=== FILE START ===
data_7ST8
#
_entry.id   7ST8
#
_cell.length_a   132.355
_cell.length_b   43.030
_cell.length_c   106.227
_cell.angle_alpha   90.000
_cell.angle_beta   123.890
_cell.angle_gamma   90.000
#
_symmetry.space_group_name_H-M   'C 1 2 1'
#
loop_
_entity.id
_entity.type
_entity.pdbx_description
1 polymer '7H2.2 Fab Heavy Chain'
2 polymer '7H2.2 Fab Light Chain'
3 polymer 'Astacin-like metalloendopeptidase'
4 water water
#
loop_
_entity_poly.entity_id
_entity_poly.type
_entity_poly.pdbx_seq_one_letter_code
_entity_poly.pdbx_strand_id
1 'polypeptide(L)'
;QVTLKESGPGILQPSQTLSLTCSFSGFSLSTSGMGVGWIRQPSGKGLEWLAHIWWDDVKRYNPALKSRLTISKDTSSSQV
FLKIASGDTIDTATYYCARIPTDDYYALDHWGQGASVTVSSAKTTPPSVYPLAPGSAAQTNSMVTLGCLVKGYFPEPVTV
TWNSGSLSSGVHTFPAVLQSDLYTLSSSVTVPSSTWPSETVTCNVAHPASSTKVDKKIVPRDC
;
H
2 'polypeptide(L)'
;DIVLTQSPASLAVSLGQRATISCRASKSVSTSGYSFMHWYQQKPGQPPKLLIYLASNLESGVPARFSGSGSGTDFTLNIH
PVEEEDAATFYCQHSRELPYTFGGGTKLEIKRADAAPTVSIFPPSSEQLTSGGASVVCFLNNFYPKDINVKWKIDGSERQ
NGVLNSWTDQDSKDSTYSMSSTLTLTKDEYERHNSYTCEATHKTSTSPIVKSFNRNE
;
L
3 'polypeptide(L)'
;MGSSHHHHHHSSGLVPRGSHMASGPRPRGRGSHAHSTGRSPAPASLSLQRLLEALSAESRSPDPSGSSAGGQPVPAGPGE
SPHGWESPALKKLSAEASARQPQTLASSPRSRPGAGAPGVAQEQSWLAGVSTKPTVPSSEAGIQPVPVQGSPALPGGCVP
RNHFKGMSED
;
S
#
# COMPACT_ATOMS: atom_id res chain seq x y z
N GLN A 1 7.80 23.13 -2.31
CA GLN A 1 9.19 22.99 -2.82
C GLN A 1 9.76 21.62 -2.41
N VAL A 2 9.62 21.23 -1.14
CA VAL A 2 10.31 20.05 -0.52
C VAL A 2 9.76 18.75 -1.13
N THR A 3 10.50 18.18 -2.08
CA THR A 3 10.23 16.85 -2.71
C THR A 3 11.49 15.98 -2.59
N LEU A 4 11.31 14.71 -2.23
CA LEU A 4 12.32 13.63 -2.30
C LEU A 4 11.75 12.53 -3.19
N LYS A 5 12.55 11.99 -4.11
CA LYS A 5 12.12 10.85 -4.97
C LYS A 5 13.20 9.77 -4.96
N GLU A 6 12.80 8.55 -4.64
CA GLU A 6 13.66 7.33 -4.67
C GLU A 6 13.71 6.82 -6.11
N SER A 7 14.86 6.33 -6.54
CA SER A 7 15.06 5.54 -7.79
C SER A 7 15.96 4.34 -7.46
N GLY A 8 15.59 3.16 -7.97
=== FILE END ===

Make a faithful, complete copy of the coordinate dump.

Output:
data_7ST8
#
_entry.id   7ST8
#
_cell.length_a   132.355
_cell.length_b   43.030
_cell.length_c   106.227
_cell.angle_alpha   90.000
_cell.angle_beta   123.890
_cell.angle_gamma   90.000
#
_symmetry.space_group_name_H-M   'C 1 2 1'
#
loop_
_entity.id
_entity.type
_entity.pdbx_description
1 polymer '7H2.2 Fab Heavy Chain'
2 polymer '7H2.2 Fab Light Chain'
3 polymer 'Astacin-like metalloendopeptidase'
4 water water
#
loop_
_entity_poly.entity_id
_entity_poly.type
_entity_poly.pdbx_seq_one_letter_code
_entity_poly.pdbx_strand_id
1 'polypeptide(L)'
;QVTLKESGPGILQPSQTLSLTCSFSGFSLSTSGMGVGWIRQPSGKGLEWLAHIWWDDVKRYNPALKSRLTISKDTSSSQV
FLKIASGDTIDTATYYCARIPTDDYYALDHWGQGASVTVSSAKTTPPSVYPLAPGSAAQTNSMVTLGCLVKGYFPEPVTV
TWNSGSLSSGVHTFPAVLQSDLYTLSSSVTVPSSTWPSETVTCNVAHPASSTKVDKKIVPRDC
;
H
2 'polypeptide(L)'
;DIVLTQSPASLAVSLGQRATISCRASKSVSTSGYSFMHWYQQKPGQPPKLLIYLASNLESGVPARFSGSGSGTDFTLNIH
PVEEEDAATFYCQHSRELPYTFGGGTKLEIKRADAAPTVSIFPPSSEQLTSGGASVVCFLNNFYPKDINVKWKIDGSERQ
NGVLNSWTDQDSKDSTYSMSSTLTLTKDEYERHNSYTCEATHKTSTSPIVKSFNRNE
;
L
3 'polypeptide(L)'
;MGSSHHHHHHSSGLVPRGSHMASGPRPRGRGSHAHSTGRSPAPASLSLQRLLEALSAESRSPDPSGSSAGGQPVPAGPGE
SPHGWESPALKKLSAEASARQPQTLASSPRSRPGAGAPGVAQEQSWLAGVSTKPTVPSSEAGIQPVPVQGSPALPGGCVP
RNHFKGMSED
;
S
#
# COMPACT_ATOMS: atom_id res chain seq x y z
N GLN A 1 7.80 23.13 -2.31
CA GLN A 1 9.19 22.99 -2.82
C GLN A 1 9.76 21.62 -2.41
N VAL A 2 9.62 21.23 -1.14
CA VAL A 2 10.31 20.05 -0.52
C VAL A 2 9.76 18.75 -1.13
N THR A 3 10.50 18.18 -2.08
CA THR A 3 10.23 16.85 -2.71
C THR A 3 11.49 15.98 -2.59
N LEU A 4 11.31 14.71 -2.23
CA LEU A 4 12.32 13.63 -2.30
C LEU A 4 11.75 12.53 -3.19
N LYS A 5 12.55 11.99 -4.11
CA LYS A 5 12.12 10.85 -4.97
C LYS A 5 13.20 9.77 -4.96
N GLU A 6 12.80 8.55 -4.64
CA GLU A 6 13.66 7.33 -4.67
C GLU A 6 13.71 6.82 -6.11
N SER A 7 14.86 6.33 -6.54
CA SER A 7 15.06 5.54 -7.79
C SER A 7 15.96 4.34 -7.46
N GLY A 8 15.59 3.16 -7.97